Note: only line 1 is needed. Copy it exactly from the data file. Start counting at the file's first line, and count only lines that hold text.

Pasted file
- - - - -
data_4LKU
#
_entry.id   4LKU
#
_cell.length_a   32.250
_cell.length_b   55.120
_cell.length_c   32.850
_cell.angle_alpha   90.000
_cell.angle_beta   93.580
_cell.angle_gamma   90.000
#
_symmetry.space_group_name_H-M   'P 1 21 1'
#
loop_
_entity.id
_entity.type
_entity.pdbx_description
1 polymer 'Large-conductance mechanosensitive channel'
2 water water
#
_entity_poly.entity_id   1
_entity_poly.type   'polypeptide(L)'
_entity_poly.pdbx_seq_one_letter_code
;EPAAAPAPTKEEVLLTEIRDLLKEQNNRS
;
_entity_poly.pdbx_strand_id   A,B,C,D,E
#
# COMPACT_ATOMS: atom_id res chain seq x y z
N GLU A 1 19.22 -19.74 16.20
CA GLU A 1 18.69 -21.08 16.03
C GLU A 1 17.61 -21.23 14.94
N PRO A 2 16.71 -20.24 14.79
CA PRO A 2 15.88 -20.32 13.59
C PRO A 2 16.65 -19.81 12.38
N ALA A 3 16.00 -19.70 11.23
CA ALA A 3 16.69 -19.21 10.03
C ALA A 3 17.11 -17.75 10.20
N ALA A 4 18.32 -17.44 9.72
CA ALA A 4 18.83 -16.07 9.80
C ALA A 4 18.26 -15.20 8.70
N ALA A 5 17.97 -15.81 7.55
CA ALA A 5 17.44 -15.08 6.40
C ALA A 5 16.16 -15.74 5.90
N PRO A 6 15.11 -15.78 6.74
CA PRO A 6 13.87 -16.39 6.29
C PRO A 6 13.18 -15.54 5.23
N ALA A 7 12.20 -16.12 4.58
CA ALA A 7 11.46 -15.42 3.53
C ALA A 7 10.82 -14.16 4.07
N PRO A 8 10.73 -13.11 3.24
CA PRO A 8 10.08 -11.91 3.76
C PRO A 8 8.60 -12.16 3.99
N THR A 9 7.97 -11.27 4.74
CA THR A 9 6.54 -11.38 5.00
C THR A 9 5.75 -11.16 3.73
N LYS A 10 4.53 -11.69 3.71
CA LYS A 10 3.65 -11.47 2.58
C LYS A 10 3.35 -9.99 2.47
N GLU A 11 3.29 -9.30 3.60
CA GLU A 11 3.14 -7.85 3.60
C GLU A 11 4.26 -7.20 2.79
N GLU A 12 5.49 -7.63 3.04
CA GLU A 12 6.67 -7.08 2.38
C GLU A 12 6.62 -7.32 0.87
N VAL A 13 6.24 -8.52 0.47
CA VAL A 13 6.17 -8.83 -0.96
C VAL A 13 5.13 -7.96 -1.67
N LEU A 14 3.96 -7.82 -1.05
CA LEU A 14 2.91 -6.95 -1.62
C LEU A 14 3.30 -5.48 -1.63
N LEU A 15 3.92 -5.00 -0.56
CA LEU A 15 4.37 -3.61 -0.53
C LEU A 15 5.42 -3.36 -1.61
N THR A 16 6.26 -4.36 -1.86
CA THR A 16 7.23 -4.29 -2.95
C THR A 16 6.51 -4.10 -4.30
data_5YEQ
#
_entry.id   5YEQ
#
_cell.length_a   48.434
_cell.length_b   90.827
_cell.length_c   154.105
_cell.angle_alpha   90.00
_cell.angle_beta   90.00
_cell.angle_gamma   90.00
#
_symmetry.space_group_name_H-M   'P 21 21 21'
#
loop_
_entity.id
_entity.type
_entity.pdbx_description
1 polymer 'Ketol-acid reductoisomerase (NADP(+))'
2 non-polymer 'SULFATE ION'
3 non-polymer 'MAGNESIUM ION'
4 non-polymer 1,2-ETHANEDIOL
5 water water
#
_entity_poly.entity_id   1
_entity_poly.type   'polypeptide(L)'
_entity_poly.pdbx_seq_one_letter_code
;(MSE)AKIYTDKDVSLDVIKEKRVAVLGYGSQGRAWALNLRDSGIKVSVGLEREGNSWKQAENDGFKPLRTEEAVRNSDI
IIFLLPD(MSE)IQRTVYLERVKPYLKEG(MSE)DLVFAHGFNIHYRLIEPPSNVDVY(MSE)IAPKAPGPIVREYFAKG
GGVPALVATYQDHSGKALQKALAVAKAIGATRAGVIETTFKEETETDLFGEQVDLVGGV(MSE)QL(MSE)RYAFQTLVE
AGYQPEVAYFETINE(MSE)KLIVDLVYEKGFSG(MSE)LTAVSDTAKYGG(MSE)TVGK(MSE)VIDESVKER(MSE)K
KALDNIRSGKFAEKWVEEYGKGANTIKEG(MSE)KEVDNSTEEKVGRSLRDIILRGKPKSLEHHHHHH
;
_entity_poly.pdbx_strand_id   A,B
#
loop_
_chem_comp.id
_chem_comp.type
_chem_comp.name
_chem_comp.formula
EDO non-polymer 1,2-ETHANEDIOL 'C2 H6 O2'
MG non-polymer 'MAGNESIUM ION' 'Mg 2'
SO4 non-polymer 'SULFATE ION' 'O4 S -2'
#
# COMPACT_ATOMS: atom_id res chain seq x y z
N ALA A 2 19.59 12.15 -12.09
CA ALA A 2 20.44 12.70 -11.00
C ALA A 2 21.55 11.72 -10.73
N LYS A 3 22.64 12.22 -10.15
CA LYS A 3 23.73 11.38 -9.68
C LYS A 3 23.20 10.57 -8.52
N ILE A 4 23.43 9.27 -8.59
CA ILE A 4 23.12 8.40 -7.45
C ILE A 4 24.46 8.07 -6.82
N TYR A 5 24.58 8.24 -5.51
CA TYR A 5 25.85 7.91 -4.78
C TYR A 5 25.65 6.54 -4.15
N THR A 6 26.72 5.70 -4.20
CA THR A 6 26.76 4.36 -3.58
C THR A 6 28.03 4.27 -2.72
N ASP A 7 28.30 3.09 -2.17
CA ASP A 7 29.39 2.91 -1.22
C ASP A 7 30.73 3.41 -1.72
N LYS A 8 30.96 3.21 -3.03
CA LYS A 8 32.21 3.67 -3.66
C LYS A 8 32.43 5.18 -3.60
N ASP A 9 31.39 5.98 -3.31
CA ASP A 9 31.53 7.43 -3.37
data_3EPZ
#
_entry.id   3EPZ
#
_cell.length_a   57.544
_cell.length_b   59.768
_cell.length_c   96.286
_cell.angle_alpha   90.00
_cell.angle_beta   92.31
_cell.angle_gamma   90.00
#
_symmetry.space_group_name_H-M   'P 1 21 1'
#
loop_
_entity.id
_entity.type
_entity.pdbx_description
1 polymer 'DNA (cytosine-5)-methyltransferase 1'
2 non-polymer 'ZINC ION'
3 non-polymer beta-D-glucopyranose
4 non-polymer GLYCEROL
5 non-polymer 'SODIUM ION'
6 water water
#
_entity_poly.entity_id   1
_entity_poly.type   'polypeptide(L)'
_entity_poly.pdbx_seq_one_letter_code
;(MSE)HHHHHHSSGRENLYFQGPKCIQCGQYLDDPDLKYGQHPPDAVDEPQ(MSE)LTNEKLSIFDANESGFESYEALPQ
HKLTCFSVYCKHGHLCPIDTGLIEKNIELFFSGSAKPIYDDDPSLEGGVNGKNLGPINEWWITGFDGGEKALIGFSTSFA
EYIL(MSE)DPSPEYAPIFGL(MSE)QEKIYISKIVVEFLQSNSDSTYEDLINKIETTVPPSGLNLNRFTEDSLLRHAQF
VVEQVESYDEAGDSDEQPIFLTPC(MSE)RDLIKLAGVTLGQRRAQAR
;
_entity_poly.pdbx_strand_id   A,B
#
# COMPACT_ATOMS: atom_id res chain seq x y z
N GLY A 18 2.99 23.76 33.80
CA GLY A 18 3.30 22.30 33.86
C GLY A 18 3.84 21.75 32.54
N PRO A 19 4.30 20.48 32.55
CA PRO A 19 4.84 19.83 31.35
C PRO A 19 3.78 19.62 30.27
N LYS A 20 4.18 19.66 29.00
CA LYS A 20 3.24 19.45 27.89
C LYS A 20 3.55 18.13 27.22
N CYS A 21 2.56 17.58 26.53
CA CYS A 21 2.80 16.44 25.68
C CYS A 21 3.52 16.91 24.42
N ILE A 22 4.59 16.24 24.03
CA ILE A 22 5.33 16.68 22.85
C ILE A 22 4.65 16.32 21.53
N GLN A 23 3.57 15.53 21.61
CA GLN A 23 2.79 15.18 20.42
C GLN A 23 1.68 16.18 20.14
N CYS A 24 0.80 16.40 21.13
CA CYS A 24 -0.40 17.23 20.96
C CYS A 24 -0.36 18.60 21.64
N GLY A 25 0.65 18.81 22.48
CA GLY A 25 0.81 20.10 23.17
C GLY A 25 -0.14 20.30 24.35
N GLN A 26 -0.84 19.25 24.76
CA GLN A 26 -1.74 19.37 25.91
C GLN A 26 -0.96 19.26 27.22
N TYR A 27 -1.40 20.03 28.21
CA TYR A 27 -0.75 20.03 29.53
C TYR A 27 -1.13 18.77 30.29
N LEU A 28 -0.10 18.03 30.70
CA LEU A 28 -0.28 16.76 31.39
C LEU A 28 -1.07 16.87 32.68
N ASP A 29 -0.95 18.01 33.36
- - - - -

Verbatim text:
data_4LKU